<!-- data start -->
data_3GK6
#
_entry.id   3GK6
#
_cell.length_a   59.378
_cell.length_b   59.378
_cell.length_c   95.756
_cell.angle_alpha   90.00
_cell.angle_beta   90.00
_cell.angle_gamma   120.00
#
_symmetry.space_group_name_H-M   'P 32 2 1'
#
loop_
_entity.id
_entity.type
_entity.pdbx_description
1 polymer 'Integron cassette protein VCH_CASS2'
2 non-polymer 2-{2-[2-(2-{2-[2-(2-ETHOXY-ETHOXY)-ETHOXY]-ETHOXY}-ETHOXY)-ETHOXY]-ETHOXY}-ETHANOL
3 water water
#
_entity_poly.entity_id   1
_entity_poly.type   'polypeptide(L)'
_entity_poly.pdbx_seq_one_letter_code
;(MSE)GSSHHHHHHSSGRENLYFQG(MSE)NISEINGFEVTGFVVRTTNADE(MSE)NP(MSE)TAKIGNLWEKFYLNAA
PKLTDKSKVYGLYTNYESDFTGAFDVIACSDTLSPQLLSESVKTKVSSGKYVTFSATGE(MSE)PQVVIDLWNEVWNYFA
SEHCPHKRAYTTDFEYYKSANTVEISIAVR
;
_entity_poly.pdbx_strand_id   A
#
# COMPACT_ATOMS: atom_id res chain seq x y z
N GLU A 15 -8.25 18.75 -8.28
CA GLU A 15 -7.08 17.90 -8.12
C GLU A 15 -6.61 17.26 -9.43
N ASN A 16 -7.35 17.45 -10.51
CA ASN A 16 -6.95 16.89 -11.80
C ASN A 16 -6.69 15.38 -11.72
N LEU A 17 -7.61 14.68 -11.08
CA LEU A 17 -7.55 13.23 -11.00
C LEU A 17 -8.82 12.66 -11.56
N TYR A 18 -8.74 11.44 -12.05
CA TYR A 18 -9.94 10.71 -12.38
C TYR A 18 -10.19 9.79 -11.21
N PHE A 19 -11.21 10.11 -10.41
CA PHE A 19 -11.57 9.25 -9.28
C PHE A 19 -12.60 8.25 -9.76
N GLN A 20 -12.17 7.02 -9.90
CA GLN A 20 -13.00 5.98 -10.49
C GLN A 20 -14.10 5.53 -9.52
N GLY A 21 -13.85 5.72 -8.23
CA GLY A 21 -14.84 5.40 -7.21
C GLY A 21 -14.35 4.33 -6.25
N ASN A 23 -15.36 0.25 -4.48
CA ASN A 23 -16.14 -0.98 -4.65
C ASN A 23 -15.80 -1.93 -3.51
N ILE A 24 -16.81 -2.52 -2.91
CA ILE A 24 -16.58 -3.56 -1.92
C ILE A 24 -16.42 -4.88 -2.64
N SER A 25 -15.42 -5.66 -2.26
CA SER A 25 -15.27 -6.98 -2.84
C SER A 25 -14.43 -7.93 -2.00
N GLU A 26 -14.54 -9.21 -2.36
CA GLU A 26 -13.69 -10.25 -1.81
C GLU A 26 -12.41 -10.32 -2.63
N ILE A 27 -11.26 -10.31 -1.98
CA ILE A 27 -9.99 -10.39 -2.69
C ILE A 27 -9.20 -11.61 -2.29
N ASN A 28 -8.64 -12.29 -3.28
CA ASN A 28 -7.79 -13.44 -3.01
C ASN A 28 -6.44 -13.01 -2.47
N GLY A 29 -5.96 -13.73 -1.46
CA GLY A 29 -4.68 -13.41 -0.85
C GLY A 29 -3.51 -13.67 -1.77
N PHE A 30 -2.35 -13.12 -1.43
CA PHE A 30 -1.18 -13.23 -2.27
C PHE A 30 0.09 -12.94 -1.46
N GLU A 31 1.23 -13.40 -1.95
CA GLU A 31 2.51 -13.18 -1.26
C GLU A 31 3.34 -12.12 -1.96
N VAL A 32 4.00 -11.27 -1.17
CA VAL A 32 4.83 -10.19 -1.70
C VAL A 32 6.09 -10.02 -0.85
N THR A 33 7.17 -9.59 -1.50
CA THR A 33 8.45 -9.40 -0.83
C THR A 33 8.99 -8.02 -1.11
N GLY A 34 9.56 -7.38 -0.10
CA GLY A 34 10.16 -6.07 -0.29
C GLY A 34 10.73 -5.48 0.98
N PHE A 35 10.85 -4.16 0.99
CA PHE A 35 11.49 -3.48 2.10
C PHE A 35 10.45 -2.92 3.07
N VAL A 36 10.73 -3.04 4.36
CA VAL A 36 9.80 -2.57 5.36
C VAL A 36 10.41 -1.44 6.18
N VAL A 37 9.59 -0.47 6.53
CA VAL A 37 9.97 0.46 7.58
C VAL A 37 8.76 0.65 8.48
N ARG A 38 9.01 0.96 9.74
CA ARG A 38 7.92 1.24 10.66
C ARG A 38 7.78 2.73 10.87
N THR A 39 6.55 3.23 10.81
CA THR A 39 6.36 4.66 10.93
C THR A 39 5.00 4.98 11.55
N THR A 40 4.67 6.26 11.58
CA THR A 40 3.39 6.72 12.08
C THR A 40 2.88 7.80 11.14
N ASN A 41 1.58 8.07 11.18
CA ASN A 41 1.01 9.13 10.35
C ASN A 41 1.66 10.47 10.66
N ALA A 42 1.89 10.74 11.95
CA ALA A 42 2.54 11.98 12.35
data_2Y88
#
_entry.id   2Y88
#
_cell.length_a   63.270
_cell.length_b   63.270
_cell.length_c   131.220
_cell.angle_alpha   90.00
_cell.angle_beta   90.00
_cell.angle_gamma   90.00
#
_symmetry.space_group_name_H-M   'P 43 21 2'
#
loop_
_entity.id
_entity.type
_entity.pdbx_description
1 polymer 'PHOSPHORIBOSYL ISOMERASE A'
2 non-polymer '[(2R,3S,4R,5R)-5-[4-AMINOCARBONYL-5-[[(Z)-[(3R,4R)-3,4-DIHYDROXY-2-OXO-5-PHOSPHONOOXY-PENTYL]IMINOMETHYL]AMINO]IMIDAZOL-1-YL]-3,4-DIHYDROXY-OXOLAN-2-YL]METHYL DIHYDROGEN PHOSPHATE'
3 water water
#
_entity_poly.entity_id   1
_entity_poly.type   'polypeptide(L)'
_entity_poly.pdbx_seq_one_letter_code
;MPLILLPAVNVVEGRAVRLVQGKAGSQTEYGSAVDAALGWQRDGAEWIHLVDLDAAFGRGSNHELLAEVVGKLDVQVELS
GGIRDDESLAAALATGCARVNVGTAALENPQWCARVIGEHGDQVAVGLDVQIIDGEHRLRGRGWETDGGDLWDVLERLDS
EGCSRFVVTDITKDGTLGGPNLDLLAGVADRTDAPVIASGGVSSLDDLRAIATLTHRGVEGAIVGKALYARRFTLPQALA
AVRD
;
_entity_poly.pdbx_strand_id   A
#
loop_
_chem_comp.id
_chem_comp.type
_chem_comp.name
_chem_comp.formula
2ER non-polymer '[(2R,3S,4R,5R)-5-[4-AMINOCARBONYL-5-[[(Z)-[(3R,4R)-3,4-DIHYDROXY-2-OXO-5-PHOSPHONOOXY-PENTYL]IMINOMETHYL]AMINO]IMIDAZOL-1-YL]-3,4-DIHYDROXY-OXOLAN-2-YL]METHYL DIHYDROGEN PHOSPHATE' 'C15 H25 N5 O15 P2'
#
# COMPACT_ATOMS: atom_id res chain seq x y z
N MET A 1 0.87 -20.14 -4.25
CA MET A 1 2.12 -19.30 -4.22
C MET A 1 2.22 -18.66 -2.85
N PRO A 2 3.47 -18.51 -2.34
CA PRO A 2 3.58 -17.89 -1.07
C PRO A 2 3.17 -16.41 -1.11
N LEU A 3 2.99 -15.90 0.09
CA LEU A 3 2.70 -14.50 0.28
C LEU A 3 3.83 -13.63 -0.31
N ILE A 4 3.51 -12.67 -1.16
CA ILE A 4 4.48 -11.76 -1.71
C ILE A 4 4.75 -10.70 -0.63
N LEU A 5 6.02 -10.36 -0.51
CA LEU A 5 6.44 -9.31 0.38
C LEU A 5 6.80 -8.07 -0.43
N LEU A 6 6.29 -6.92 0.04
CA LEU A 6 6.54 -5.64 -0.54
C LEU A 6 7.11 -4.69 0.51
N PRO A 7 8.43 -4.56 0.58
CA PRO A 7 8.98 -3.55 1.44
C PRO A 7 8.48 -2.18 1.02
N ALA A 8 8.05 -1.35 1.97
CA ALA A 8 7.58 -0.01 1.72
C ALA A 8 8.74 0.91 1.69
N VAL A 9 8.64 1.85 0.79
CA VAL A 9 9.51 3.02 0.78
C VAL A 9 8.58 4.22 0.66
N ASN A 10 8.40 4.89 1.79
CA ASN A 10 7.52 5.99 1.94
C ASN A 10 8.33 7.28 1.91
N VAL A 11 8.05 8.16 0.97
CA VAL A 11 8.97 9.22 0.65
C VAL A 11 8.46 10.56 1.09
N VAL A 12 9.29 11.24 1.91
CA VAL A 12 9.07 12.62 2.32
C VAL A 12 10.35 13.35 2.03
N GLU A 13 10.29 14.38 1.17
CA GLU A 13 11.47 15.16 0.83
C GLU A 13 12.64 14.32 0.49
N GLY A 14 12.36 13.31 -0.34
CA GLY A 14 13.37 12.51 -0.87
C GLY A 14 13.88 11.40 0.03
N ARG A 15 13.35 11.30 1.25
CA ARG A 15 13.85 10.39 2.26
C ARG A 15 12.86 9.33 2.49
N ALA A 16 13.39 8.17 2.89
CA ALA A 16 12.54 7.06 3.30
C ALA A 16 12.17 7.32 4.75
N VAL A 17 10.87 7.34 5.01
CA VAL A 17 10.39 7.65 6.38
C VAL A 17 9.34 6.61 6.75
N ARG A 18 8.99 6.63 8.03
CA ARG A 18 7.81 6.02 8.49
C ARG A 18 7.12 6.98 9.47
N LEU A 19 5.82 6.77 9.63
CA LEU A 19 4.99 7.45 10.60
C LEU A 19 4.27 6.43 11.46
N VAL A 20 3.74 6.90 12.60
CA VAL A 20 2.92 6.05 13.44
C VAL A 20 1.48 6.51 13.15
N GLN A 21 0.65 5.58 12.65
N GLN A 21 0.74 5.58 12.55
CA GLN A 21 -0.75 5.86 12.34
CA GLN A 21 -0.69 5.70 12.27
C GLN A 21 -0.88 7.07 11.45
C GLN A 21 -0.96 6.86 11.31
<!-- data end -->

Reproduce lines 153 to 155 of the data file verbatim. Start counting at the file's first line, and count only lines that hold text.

C MET A 1 2.22 -18.66 -2.85
N PRO A 2 3.47 -18.51 -2.34
CA PRO A 2 3.58 -17.89 -1.07